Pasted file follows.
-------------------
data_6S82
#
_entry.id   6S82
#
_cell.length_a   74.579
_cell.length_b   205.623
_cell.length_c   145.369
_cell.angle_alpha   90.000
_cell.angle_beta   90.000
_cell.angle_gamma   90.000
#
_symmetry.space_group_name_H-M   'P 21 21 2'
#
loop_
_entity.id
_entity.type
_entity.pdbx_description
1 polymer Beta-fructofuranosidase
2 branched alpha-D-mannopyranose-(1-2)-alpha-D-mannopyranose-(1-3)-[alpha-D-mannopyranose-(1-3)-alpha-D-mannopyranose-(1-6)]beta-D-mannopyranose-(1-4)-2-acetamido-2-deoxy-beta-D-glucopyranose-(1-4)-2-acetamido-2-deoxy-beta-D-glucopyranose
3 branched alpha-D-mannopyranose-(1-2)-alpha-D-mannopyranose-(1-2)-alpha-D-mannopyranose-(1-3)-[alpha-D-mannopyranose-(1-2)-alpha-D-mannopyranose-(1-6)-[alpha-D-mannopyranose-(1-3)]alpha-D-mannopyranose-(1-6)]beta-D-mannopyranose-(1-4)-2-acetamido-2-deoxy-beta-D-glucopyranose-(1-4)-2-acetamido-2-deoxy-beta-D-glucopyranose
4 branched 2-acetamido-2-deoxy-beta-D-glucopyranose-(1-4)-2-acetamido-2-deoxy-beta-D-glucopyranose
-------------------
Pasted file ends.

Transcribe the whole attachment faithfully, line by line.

data_6S82
#
_entry.id   6S82
#
_cell.length_a   74.579
_cell.length_b   205.623
_cell.length_c   145.369
_cell.angle_alpha   90.000
_cell.angle_beta   90.000
_cell.angle_gamma   90.000
#
_symmetry.space_group_name_H-M   'P 21 21 2'
#
loop_
_entity.id
_entity.type
_entity.pdbx_description
1 polymer Beta-fructofuranosidase
2 branched alpha-D-mannopyranose-(1-2)-alpha-D-mannopyranose-(1-3)-[alpha-D-mannopyranose-(1-3)-alpha-D-mannopyranose-(1-6)]beta-D-mannopyranose-(1-4)-2-acetamido-2-deoxy-beta-D-glucopyranose-(1-4)-2-acetamido-2-deoxy-beta-D-glucopyranose
3 branched alpha-D-mannopyranose-(1-2)-alpha-D-mannopyranose-(1-2)-alpha-D-mannopyranose-(1-3)-[alpha-D-mannopyranose-(1-2)-alpha-D-mannopyranose-(1-6)-[alpha-D-mannopyranose-(1-3)]alpha-D-mannopyranose-(1-6)]beta-D-mannopyranose-(1-4)-2-acetamido-2-deoxy-beta-D-glucopyranose-(1-4)-2-acetamido-2-deoxy-beta-D-glucopyranose
4 branched 2-acetamido-2-deoxy-beta-D-glucopyranose-(1-4)-2-acetamido-2-deoxy-beta-D-glucopyranose